Skip to content

Richard Epstein Schools Jeffrey Sachs on Libertarianism @DefiningIdeas

Sachs can only attack libertarianism by caricaturing it.

The popular version of the term libertarian does not convey solely this meaning. The second branch of libertarian theory is classical liberalism. It takes a somewhat larger view of government that makes it a bit more elusive to characterize. The classical liberal does not deny the importance of controlling aggression and honoring promises. Indeed, these two values have to be as much a part of the system as they are of any alternative that Sachs might put forward. But the classical liberal makes two conscious adaptations from hard-line libertarian thought that render it largely immune to the criticisms that Sachs and others lodge against it. The first deals with moral obligations. The second deals with issues of monopoly, taxation, eminent domain, and regulation.

The first of these modifications is that classical liberalism is not just a theory about the legal interactions between ordinary individuals. One of its key components concerns the moral obligations between persons. To be sure, there are many instances in which legal and moral obligations overlap, including the imperatives to avoid the use of force against others and the need to keep promises. But in addition to these obligations, there is a second set of obligations that are not enforced by law, but which are enforced by an elaborate set of devices that range from public opinion to social pressures, which can come from friends, associates, religious institutions, or moral conscience.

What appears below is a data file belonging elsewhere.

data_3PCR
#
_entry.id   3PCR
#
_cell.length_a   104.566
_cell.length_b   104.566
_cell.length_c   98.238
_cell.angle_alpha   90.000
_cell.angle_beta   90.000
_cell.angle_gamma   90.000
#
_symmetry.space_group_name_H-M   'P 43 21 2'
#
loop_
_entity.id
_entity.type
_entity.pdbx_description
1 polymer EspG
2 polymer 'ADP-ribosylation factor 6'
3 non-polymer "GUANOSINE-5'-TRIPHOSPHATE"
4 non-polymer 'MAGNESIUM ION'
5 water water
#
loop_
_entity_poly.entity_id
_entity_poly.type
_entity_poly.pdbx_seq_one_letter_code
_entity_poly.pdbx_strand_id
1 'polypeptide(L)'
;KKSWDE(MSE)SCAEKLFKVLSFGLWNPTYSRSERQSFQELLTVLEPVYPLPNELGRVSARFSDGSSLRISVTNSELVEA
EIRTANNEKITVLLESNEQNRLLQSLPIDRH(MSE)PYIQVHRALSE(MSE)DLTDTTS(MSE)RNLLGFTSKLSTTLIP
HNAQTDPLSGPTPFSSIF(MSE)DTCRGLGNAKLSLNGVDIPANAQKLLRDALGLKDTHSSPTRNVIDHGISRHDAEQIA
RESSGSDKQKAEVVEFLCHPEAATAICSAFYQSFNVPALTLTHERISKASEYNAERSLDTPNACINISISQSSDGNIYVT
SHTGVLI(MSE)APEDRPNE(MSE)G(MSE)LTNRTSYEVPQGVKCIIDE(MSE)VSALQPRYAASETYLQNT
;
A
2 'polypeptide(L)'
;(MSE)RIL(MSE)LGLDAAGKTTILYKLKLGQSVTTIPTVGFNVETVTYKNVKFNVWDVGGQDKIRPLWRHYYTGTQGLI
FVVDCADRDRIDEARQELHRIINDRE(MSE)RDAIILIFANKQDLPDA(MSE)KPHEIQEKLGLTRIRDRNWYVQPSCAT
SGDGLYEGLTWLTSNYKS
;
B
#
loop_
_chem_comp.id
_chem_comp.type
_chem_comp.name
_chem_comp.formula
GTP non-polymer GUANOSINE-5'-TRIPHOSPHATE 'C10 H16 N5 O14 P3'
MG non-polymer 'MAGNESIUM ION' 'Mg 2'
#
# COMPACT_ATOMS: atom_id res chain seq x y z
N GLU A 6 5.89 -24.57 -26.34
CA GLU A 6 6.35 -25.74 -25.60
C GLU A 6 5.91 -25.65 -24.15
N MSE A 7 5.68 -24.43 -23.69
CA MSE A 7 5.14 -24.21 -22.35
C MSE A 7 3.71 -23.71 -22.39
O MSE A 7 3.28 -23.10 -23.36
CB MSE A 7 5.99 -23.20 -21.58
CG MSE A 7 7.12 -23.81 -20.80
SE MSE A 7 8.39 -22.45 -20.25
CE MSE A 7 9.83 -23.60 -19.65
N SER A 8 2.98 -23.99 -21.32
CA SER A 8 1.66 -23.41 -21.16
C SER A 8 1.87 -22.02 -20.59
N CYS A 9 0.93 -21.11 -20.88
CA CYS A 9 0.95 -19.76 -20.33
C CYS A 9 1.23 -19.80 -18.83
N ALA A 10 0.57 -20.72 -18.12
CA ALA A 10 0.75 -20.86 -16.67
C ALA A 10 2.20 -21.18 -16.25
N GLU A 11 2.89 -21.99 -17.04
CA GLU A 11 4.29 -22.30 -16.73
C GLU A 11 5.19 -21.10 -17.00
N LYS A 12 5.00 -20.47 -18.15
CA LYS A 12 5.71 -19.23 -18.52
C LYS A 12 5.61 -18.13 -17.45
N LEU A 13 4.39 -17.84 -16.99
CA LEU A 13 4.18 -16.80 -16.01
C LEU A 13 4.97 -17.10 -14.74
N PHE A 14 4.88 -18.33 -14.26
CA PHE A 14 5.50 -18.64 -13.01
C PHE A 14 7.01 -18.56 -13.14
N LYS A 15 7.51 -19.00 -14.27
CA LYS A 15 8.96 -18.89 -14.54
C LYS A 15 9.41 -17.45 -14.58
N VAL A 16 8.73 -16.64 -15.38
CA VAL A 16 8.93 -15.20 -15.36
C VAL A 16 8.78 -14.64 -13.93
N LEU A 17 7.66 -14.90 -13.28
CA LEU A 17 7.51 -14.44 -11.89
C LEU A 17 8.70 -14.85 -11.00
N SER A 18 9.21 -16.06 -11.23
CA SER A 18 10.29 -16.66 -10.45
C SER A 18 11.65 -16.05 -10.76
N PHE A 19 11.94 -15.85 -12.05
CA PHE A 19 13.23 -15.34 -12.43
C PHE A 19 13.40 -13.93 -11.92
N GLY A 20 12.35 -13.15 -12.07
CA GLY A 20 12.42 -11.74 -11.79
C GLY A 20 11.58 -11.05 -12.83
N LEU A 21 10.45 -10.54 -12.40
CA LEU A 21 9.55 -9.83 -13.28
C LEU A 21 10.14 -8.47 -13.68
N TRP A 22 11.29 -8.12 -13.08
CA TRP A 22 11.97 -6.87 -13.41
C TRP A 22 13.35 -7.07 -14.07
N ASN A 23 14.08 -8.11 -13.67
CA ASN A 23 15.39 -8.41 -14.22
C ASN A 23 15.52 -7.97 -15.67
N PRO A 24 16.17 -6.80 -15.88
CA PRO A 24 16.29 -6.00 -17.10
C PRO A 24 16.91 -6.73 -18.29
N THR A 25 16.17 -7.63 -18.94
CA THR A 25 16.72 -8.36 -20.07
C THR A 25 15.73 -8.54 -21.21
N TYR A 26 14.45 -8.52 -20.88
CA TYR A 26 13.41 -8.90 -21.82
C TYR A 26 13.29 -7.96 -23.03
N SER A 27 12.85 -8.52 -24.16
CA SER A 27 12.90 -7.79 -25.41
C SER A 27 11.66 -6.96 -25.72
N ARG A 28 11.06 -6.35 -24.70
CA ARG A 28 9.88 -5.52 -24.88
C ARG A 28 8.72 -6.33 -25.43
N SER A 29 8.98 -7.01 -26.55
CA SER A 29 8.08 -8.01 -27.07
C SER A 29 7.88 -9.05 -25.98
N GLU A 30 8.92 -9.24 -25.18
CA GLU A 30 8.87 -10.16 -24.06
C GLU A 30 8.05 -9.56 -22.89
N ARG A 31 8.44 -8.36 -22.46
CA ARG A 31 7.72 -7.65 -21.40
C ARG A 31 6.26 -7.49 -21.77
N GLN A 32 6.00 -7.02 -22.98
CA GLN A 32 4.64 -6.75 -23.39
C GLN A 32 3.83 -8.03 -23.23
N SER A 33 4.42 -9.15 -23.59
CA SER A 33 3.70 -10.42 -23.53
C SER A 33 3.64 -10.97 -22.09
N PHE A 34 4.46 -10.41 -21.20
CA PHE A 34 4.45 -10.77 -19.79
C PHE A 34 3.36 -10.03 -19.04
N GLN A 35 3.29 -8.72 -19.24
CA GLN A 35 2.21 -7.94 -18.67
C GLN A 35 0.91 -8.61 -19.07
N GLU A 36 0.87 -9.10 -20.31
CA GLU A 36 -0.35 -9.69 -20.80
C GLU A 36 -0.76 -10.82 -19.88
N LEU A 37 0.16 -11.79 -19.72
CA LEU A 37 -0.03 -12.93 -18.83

I’d argue that classical liberalism is more aligned with conservatism, and that the large-L Libertarians are responsible for making themselves vulnerable to this caricature, but it’s good to see Epstein taking on the problem head-on, and putting Sachs in his place.  Sachs’s economic ideas have done a tremendous amount of harm around the world.

Posted in Economics, Politics.

Tagged with , , .